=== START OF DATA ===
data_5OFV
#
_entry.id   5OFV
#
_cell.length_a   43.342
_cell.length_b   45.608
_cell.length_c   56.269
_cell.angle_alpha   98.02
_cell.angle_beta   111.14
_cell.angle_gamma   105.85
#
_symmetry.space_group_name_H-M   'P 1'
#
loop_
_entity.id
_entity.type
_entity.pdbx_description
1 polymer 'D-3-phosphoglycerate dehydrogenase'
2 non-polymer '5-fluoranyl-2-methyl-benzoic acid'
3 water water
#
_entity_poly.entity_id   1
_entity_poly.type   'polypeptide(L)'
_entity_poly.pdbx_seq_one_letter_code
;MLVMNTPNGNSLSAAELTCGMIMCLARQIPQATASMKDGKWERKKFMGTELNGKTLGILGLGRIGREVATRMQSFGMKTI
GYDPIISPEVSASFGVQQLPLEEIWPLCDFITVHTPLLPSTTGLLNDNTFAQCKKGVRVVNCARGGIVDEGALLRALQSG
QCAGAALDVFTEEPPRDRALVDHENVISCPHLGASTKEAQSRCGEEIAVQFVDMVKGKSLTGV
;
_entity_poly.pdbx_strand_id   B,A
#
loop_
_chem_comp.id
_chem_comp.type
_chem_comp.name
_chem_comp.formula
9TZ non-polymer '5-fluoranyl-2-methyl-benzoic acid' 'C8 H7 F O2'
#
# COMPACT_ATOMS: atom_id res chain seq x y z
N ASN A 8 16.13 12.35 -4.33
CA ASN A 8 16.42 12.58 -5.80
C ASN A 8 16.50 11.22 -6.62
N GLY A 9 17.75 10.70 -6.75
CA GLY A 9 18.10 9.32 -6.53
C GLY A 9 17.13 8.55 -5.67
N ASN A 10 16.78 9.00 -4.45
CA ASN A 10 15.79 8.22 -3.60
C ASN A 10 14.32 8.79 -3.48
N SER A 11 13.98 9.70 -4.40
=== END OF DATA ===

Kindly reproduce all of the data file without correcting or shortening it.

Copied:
data_5OFV
#
_entry.id   5OFV
#
_cell.length_a   43.342
_cell.length_b   45.608
_cell.length_c   56.269
_cell.angle_alpha   98.02
_cell.angle_beta   111.14
_cell.angle_gamma   105.85
#
_symmetry.space_group_name_H-M   'P 1'
#
loop_
_entity.id
_entity.type
_entity.pdbx_description
1 polymer 'D-3-phosphoglycerate dehydrogenase'
2 non-polymer '5-fluoranyl-2-methyl-benzoic acid'
3 water water
#
_entity_poly.entity_id   1
_entity_poly.type   'polypeptide(L)'
_entity_poly.pdbx_seq_one_letter_code
;MLVMNTPNGNSLSAAELTCGMIMCLARQIPQATASMKDGKWERKKFMGTELNGKTLGILGLGRIGREVATRMQSFGMKTI
GYDPIISPEVSASFGVQQLPLEEIWPLCDFITVHTPLLPSTTGLLNDNTFAQCKKGVRVVNCARGGIVDEGALLRALQSG
QCAGAALDVFTEEPPRDRALVDHENVISCPHLGASTKEAQSRCGEEIAVQFVDMVKGKSLTGV
;
_entity_poly.pdbx_strand_id   B,A
#
loop_
_chem_comp.id
_chem_comp.type
_chem_comp.name
_chem_comp.formula
9TZ non-polymer '5-fluoranyl-2-methyl-benzoic acid' 'C8 H7 F O2'
#
# COMPACT_ATOMS: atom_id res chain seq x y z
N ASN A 8 16.13 12.35 -4.33
CA ASN A 8 16.42 12.58 -5.80
C ASN A 8 16.50 11.22 -6.62
N GLY A 9 17.75 10.70 -6.75
CA GLY A 9 18.10 9.32 -6.53
C GLY A 9 17.13 8.55 -5.67
N ASN A 10 16.78 9.00 -4.45
CA ASN A 10 15.79 8.22 -3.60
C ASN A 10 14.32 8.79 -3.48
N SER A 11 13.98 9.70 -4.40